DENVER – More than 51,000 car owners in Colorado will receive a refund for an overpayment on car registrations due to a computer glitch in December.
The Colorado Division of Motor Vehicles created the refund process with local Clerk & Recorders offices to issue checks for people who were impacted by the glitch in calculations of the Specific Ownership Tax.
Back in January, it was estimated some 100,000 car owners were overtaxed. The problem only impacted people with 2014-2018 and 2010 model year vehicles with registrations that expired in December 2018.
Clerk and Recorder Chuck Broerman estimated around 4,000 vehicle owners in El Paso County were overtaxed by the computer error.
You’ll receive a check from the Colorado Department of Revenue or from your local Clerk and Recorder office in the coming weeks. Anyone who has already received a refund or paid the correct amount will not.
So here’s what happened.
“When your registration expires in December, your new registration year actually begins in January,” spokesperson Sarah Werner explained earlier this year. “And because it’s a new calendar year, the system just didn’t change the calendar year which makes those specific ownership tax rates go down.”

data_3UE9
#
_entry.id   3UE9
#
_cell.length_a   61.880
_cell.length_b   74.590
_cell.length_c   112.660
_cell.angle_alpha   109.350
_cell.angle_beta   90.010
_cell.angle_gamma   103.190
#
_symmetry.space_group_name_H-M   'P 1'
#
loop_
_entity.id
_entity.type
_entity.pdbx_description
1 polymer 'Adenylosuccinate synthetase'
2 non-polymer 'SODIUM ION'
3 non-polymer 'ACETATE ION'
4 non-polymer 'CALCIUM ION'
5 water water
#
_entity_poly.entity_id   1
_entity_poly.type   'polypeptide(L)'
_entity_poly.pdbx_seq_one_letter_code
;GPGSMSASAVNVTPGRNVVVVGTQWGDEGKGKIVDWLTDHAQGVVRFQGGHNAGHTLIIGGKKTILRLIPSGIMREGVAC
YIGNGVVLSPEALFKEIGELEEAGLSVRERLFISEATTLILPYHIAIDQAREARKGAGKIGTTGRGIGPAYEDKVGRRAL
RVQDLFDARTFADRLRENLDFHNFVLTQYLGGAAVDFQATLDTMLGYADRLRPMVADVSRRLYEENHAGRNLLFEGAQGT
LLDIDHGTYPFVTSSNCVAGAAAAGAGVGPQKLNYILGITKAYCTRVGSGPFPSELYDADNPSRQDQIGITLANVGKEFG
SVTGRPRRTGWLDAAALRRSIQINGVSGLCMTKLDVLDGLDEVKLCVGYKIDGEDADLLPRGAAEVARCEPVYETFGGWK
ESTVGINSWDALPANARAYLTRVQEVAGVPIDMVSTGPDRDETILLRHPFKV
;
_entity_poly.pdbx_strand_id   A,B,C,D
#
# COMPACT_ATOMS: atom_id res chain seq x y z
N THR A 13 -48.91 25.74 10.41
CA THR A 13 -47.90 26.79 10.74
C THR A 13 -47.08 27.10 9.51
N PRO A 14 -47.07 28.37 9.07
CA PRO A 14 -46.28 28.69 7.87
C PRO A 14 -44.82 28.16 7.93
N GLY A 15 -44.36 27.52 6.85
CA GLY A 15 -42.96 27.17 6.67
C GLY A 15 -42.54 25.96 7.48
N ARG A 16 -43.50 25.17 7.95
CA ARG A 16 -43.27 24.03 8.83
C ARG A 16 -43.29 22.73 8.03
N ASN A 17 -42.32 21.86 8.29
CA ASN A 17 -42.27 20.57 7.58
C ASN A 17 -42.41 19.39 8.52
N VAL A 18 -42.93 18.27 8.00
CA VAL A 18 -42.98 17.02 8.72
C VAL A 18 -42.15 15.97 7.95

Those rates are staggered to drop for every that a vehicle ages. For example, a new car with a Manufacturer’s Suggested Retail Price of $20,000 will be charged a specific ownership tax of 2.1 percent or $420. The following year, the tax rate drops to 1.5 percent of MSRP, or $300.
On average, people overpaid anywhere between $50 and $120 depending on the value of their car. The state has identified all of the affected owners and will be contacting them individually.
Check the state website to find out if checks have been issued in your county. https://www.colorado.gov/dmv/overpayment-refunds